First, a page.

Fear is at the root of so many barriers that women face. Fear of not being liked. Fear of making the wrong choice. Fear of drawing negative attention. Fear of overreaching. Fear of being judged. Fear of failure. And the holy trinity of fear: the fear of being a bad mother/wife/daughter
Without fear, women can pursue professional success and personal fulfillment- and freely chose one, or other or both
What would you do if you weren’t afraid – Sheryl Sandberg CFO Facebook
I am what is known as a big ideas person and sometimes I have a “big idea’ once a week and that’s a bit scary. Even I question my focus on a regular basis. Now it’s one thing to have a big idea it’s another thing entirely to bring it to fruition.
Every now and then I have a big idea that my gut tells me is winner and some very smart people tells me it’s a winner – yet I continually question and get very frustrated by lack of belief in myself to take it beyond the big idea.
As it turns out it appears I stand beside far too many women who are doing the same
My good friend and mentor Victoria Taylor is currently reading Sheryl Sanberg’s book Lean In
Little bit of background See here
Thirty years after women became 50 percent of the college graduates in the United States, men still hold the vast majority of leadership positions in government and industry. This means that women’s voices are still not heard equally in the decisions that most affect our lives. In Lean In, Sheryl Sandberg examines why women’s progress in achieving leadership roles has stalled, explains the root causes, and offers compelling, common-sense solutions that can empower women to achieve their full potential.
Sandberg is the chief operating officer of Facebook and is ranked on Fortune’s list of the 50 Most Powerful Women in Business and as one of Time’s 100 Most Influential People in the World. In 2010, she gave an electrifying TEDTalk in which she described how women unintentionally hold themselves back in their careers. Her talk, which became a phenomenon and has been viewed more than two million times, encouraged women to “sit at the table,” seek challenges, take risks, and pursue their goals with gusto.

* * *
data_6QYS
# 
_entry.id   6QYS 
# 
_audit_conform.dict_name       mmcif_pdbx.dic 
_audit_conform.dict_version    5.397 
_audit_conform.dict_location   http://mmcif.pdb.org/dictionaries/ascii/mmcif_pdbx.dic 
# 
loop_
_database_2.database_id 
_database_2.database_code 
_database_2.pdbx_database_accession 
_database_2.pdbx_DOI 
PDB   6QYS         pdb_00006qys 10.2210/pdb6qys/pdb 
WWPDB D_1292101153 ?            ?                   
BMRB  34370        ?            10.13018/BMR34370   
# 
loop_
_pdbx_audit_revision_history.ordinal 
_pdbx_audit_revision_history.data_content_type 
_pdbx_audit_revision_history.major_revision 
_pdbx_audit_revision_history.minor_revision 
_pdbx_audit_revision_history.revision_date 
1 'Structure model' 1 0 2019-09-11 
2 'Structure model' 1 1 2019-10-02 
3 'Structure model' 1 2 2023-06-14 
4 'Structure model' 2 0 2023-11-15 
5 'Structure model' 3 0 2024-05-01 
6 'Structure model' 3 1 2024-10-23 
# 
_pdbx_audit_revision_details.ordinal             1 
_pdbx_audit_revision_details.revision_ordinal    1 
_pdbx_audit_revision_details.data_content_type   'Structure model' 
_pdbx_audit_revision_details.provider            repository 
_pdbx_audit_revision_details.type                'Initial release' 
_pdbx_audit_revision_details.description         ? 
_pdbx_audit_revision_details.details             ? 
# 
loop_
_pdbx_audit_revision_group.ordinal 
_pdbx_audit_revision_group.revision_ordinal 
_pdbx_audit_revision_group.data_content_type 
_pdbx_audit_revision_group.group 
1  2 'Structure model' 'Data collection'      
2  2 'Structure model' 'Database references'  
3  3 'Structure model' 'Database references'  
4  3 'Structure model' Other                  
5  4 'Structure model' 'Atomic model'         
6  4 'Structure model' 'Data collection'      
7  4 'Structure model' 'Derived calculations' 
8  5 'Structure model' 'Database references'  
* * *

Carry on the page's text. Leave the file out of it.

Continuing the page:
In Lean In, Sandberg digs deeper into these issues, combining personal anecdotes, hard data, and compelling research to cut through the layers of ambiguity and bias surrounding the lives and choices of working women. She recounts her own decisions, mistakes, and daily struggles to make the right choices for herself, her career, and her family. She provides practical advice on negotiation techniques, mentorship, and building a satisfying career, urging women to set boundaries and to abandon the myth of “having it all.” She describes specific steps women can take to combine professional achievement with personal fulfilment and demonstrates how men can benefit by supporting women in the workplace and at home.
Written with both humour and wisdom, Sandberg’s book is an inspiring call to action and a blueprint for individual growth. Lean In is destined to change the conversation from what women can’t do to what they can.
I just wonder how many women like me are afraid of success and just what will it take to give us the courage to take that leap of faith and believe in ourselves.
Sheryl says it starts with 3 basic rules
- always take a seat at the table – no-one gets where they want to be by sitting on the sidelines
- Make your partner your partner – successful people have partners who share their vision or are divorced
- Don’t leave before you leave – keep your foot on the gas pedal
So in my drive to achieve professional success and personal fulfilment I have made a start and downloaded Lean In on my iPad . Looking forward to Sheryl inspiring me to keep my foot on the gas pedal.